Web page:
Mesopotamian societies were largely religious in nature, in which priests and kings used the power of “deities” to control their people. Economies were generally despotic, with a central figure controlling all the means of production. Sumerians, once the first well-developed societies, used silver, wheat, and barley as means of currency.
The method of economic trade utilized in Mesopotamia was easy to control by officials. They developed the first economy, while the Babylonians developed the earliest system of economics, which was comparable to modern post-Keynesian economics, but with a more “anything goes” approach. Hunting was also popular among the Assyrian kings.
The Mesopotamian woman’s role was strictly defined. She was the daughter of her father or the wife of her husband. Women rarely acted as individuals outside the context of their families. Those who did so were usually royalty or the wives of men who had power and status.
Most girls were trained from childhood for the traditional roles of wife, mother, and housekeeper. Soon after puberty, a young girl was considered ready for marriage. Marriages were arranged by the families of the future bride and groom.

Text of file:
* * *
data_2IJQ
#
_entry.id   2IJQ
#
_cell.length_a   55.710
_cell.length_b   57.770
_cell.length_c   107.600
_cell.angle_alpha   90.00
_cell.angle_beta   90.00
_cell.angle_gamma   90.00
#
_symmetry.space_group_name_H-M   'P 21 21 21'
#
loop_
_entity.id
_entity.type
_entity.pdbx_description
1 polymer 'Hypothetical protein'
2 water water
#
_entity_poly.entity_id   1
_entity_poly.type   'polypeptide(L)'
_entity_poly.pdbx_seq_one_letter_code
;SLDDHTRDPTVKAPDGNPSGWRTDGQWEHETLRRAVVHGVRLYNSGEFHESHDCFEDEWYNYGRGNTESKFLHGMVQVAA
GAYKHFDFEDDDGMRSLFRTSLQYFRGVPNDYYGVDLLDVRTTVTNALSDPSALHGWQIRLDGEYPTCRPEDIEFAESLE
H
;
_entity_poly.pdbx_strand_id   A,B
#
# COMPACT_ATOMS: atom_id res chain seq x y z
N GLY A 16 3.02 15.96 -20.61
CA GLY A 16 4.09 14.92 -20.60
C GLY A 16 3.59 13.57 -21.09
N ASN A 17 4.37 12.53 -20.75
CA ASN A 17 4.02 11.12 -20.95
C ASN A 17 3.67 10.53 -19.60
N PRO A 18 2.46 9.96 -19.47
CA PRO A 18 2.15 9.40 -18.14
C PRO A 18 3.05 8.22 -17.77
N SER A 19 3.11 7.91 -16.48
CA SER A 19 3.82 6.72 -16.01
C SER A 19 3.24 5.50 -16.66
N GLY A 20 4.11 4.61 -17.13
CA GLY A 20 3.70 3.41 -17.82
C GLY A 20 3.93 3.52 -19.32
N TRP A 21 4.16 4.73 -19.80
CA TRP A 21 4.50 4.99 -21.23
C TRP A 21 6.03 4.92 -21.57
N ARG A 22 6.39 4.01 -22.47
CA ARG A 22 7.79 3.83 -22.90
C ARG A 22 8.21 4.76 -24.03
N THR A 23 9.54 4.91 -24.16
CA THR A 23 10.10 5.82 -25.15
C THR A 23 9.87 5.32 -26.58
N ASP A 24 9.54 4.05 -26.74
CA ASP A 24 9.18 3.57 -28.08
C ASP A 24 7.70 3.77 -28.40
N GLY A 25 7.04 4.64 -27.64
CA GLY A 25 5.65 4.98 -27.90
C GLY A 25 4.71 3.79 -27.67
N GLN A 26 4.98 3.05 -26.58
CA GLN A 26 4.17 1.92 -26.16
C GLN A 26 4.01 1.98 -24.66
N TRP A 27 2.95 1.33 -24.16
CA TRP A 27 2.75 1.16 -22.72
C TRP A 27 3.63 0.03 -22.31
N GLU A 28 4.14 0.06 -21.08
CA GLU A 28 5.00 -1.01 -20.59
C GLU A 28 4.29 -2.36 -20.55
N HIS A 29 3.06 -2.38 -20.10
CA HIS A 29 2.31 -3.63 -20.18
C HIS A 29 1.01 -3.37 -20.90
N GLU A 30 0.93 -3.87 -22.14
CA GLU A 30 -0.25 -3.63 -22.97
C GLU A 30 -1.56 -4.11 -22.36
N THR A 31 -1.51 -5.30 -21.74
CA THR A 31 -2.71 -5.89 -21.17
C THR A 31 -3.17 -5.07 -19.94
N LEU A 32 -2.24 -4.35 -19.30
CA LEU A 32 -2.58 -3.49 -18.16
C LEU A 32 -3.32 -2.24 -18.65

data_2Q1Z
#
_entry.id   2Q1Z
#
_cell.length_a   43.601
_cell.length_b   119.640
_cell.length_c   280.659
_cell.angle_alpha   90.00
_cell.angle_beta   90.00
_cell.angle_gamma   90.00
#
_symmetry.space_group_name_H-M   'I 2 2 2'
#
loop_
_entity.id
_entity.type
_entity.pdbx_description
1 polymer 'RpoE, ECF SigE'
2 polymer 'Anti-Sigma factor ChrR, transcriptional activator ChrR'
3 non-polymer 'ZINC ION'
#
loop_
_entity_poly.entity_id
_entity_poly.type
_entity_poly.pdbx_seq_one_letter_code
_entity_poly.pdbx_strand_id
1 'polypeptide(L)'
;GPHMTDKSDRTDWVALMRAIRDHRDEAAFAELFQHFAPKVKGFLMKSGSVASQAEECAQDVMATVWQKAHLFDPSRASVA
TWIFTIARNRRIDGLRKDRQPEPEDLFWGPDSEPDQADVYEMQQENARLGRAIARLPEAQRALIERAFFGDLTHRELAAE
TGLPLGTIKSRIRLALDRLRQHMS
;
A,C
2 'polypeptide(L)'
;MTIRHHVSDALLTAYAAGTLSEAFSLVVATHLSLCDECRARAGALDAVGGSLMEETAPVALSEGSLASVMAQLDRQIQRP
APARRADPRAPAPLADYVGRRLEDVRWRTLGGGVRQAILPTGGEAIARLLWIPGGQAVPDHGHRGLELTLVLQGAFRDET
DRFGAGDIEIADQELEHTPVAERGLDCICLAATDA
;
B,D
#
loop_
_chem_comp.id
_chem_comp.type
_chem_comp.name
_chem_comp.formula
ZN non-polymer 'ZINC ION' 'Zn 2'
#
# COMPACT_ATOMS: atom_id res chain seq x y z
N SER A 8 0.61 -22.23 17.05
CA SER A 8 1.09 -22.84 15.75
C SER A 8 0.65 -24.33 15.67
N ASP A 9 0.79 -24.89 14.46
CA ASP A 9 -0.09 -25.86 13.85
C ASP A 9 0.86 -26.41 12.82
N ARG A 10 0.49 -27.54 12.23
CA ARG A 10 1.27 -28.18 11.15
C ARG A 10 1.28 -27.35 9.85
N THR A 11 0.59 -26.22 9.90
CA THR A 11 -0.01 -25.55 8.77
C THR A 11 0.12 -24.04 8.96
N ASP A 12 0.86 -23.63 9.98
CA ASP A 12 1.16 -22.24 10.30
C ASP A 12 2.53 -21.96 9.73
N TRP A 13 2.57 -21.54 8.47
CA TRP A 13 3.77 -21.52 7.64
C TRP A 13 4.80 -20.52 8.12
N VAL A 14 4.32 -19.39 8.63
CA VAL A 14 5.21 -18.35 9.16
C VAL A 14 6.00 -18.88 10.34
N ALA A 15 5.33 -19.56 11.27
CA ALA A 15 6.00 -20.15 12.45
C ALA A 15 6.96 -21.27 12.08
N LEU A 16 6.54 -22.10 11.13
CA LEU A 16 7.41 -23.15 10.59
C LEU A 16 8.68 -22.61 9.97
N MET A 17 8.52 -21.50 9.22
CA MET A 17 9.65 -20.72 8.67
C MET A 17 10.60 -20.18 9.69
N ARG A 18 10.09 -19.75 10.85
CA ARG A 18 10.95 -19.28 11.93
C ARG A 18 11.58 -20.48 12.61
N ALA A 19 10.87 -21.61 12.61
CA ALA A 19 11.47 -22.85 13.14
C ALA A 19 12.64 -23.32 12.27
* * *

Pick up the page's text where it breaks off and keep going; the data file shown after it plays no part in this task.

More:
The agricultural aspect of Mesopotamia was not easy and familiarizing oneself with the precise knowledge of when to plant and when to irrigate was significantly important. Actually, agriculture was so important that the invention of writing by the priestly class came about because of farming.
The writing helped catapult the people to greater power and helped to establish the mathematics that propelled their agriculture. Mesopotamian writing was considered hard to grasp and only a few had the time to learn how to execute this powerful tool.
The writing style of these times was called “cuneiform” and it was performed on clay tablets. It was also known as “wedge writing.” It was also the priestly class that furthered the way of mathematics, which was also considered difficult to master.
The ability to domesticate goats, pigs, sheep and cattle and to cultivate grains and vegetables changed human communities from passive harvesters of nature to active partners with it. The ability to expand the food supply in one area allowed the development of permanent settlements of greater size and complexity.
The people of the Neolithic or New Stone Age (8000-5000 B.C.) organized fairly large villages. Jericho grew into a fortified town complete with ditches, stone walls, and towers and contained perhaps 2000 residents. Catal Hüyük in southern Turkey may have been substantially larger.